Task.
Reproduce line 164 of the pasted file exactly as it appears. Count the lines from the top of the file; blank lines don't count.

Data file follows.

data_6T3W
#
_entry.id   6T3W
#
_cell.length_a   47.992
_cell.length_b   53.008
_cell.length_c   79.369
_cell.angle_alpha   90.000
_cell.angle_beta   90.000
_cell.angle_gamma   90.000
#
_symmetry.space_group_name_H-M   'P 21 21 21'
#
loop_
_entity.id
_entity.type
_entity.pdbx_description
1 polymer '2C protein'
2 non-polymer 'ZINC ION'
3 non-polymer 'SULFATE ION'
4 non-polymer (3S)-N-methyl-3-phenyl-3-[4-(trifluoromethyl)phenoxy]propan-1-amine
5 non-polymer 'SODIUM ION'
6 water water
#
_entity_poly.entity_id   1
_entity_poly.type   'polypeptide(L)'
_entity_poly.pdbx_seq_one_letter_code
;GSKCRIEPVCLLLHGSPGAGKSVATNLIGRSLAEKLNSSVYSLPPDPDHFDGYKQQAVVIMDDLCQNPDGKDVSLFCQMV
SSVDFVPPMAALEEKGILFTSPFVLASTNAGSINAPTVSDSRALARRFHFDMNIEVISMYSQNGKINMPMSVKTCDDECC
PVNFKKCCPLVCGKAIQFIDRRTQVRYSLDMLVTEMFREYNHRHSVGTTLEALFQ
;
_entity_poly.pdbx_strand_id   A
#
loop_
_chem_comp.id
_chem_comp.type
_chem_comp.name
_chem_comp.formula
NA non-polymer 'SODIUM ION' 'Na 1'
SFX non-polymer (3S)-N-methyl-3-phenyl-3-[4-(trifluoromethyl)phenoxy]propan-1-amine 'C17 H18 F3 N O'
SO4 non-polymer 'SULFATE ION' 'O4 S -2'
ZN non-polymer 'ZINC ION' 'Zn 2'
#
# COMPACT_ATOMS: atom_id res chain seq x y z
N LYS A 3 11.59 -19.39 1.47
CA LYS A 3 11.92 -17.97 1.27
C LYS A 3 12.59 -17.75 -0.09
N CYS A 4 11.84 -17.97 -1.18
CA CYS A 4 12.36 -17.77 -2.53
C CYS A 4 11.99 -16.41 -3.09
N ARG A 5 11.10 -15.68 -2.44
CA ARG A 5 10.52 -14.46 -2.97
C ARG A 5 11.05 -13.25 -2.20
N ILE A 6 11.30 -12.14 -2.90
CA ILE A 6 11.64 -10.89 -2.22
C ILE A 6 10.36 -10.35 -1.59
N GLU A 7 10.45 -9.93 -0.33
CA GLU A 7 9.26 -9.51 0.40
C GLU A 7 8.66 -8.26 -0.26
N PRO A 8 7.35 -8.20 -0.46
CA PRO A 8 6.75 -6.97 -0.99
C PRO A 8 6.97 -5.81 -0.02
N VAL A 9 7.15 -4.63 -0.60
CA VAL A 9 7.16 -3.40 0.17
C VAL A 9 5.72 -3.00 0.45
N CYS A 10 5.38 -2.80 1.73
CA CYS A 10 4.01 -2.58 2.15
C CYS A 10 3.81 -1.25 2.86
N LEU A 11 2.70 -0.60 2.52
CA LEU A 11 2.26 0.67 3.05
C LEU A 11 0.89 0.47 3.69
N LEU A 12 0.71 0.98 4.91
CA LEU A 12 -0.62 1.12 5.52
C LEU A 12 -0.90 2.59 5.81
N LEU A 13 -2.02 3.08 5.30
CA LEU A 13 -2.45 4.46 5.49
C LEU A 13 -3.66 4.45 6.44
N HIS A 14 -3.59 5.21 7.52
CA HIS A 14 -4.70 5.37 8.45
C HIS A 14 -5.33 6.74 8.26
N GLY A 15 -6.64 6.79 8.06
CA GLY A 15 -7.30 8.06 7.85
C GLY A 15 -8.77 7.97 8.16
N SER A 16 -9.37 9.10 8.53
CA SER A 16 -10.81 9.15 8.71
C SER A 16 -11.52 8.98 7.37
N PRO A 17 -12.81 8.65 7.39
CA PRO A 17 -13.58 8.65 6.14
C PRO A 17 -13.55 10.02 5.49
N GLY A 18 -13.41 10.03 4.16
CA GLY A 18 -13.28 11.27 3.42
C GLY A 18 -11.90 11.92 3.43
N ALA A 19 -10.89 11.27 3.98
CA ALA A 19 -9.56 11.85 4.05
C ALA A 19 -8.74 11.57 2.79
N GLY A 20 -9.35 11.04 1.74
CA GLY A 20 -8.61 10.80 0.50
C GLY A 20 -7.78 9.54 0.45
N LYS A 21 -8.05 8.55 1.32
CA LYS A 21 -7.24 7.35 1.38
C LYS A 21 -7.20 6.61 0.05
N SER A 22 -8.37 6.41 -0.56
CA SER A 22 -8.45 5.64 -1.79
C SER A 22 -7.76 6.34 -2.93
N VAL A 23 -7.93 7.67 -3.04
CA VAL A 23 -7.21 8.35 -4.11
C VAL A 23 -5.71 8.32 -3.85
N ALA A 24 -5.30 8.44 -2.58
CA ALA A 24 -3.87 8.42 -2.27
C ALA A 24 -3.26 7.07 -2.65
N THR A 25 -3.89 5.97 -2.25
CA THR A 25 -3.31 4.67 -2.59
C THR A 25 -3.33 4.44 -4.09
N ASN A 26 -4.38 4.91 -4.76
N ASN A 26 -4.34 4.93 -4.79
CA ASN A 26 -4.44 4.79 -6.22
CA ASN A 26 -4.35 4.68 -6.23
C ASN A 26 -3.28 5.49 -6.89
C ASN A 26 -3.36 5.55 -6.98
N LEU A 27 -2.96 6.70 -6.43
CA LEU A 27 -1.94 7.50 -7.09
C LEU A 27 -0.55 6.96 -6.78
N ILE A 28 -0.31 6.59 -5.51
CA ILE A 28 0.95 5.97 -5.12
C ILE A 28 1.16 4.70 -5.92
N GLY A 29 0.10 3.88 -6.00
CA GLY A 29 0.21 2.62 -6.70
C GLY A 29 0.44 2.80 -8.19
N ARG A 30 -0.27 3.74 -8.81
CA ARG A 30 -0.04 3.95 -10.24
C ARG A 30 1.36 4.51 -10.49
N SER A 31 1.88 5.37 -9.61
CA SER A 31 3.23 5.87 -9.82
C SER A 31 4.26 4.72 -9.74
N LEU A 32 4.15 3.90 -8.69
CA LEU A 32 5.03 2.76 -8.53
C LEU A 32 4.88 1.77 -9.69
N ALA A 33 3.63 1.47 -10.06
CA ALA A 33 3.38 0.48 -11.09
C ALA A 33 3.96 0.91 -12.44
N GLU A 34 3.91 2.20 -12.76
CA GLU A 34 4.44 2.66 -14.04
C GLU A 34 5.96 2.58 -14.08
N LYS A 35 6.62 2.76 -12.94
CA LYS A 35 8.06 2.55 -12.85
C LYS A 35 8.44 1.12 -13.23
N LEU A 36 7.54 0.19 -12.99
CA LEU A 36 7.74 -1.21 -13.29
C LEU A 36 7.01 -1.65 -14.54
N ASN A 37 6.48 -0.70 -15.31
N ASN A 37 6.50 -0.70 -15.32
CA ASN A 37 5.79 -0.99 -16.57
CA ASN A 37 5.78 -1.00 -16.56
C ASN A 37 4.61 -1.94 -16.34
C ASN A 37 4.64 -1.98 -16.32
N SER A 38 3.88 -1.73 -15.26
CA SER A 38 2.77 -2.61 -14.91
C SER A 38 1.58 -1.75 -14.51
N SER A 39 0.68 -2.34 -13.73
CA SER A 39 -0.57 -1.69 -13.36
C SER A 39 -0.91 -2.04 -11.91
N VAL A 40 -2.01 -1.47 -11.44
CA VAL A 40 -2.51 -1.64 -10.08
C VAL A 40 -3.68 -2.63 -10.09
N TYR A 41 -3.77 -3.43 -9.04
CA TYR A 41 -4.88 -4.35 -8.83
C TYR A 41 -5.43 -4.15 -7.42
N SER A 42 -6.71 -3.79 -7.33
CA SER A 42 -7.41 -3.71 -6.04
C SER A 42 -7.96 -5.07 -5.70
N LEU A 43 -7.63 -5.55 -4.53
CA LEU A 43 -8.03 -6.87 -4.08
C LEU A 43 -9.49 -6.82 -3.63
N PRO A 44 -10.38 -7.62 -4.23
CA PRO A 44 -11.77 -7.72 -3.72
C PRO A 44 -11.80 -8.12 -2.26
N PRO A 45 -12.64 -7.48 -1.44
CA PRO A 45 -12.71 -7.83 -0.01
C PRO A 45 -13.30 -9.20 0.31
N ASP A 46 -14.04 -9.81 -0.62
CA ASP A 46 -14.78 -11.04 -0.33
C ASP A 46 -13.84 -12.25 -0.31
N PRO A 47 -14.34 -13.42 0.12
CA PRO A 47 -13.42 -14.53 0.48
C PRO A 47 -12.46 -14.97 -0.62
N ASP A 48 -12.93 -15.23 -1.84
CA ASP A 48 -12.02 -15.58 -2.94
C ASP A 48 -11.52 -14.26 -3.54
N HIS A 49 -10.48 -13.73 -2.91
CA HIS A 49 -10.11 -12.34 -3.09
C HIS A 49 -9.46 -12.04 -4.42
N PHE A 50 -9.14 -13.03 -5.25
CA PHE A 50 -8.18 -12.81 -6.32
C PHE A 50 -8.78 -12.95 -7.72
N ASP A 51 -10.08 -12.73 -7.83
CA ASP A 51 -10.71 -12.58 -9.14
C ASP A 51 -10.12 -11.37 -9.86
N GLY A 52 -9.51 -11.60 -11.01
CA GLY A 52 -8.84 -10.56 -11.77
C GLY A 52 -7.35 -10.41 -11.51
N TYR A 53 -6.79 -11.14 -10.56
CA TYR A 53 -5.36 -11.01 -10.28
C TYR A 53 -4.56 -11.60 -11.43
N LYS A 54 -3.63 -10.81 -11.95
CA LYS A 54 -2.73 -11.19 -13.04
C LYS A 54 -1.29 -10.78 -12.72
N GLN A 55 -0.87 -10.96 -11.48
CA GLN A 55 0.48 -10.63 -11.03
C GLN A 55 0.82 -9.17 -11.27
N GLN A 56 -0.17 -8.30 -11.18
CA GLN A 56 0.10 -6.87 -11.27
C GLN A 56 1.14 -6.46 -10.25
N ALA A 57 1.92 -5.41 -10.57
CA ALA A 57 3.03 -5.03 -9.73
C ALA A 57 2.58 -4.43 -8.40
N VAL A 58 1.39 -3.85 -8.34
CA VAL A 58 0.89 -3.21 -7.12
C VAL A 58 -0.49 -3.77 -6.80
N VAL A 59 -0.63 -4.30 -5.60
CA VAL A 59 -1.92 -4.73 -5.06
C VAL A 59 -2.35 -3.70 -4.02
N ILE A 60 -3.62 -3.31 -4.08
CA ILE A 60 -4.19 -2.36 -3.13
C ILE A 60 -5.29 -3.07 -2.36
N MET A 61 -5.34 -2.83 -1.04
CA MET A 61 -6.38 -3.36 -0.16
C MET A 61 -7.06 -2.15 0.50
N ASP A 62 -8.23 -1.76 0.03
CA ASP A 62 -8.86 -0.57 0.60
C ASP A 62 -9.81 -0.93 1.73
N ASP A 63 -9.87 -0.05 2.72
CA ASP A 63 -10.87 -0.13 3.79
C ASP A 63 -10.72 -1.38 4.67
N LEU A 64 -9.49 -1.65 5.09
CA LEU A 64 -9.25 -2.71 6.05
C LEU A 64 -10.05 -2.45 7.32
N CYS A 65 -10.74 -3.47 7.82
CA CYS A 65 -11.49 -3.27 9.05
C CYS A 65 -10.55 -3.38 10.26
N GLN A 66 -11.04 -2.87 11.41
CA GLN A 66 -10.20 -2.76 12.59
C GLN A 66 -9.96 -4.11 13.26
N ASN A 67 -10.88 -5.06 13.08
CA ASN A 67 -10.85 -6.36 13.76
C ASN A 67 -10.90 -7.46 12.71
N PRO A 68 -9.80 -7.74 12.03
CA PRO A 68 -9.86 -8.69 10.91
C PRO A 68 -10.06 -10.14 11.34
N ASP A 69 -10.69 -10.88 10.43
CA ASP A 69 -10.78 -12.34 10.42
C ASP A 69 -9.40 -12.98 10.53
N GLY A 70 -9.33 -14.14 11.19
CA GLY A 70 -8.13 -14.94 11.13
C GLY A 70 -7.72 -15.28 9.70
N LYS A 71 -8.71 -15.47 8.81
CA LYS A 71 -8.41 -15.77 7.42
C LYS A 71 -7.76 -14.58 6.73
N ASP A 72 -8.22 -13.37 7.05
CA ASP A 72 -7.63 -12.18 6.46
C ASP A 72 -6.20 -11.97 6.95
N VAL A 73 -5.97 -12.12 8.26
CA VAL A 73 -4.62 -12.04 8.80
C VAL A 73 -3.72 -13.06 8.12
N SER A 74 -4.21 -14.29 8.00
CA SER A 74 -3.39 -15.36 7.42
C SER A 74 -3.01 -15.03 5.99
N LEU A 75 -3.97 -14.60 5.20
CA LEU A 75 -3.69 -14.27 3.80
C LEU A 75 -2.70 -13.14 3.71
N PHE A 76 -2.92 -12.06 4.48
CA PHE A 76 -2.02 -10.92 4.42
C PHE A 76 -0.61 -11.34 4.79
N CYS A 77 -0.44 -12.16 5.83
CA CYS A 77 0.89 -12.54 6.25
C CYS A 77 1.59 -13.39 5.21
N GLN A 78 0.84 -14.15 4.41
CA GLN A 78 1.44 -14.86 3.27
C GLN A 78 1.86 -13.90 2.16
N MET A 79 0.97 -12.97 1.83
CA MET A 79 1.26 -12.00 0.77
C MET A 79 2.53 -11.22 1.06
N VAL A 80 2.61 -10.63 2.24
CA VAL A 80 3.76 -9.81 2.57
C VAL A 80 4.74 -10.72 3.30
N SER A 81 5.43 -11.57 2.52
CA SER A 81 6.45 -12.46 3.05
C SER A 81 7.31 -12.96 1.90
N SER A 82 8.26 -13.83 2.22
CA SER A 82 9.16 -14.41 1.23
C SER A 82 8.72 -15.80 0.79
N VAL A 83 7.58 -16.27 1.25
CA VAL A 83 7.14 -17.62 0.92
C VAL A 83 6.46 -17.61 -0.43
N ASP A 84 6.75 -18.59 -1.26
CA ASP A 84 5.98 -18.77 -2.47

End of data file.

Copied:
C VAL A 40 -3.68 -2.63 -10.09